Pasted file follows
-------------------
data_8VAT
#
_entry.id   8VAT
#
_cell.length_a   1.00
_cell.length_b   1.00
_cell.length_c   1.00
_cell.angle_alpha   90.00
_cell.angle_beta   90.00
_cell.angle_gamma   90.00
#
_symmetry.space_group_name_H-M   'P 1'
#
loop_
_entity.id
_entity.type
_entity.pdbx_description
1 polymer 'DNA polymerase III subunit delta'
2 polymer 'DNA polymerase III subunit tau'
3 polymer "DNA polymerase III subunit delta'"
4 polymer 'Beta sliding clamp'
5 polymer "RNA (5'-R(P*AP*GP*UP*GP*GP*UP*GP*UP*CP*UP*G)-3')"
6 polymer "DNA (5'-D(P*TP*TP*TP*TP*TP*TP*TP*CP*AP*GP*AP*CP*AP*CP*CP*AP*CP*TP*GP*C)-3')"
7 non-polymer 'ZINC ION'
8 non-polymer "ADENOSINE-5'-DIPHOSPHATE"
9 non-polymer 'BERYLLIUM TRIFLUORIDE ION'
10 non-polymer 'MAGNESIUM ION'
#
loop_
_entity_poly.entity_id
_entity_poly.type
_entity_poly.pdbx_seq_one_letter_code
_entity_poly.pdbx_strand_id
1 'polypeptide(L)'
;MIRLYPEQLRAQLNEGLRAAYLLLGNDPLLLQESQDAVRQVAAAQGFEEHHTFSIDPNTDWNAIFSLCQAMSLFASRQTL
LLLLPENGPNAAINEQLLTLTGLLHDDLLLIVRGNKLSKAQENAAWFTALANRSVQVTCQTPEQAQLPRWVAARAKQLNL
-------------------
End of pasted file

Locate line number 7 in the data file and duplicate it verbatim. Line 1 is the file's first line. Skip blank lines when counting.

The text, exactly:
_cell.length_c   1.00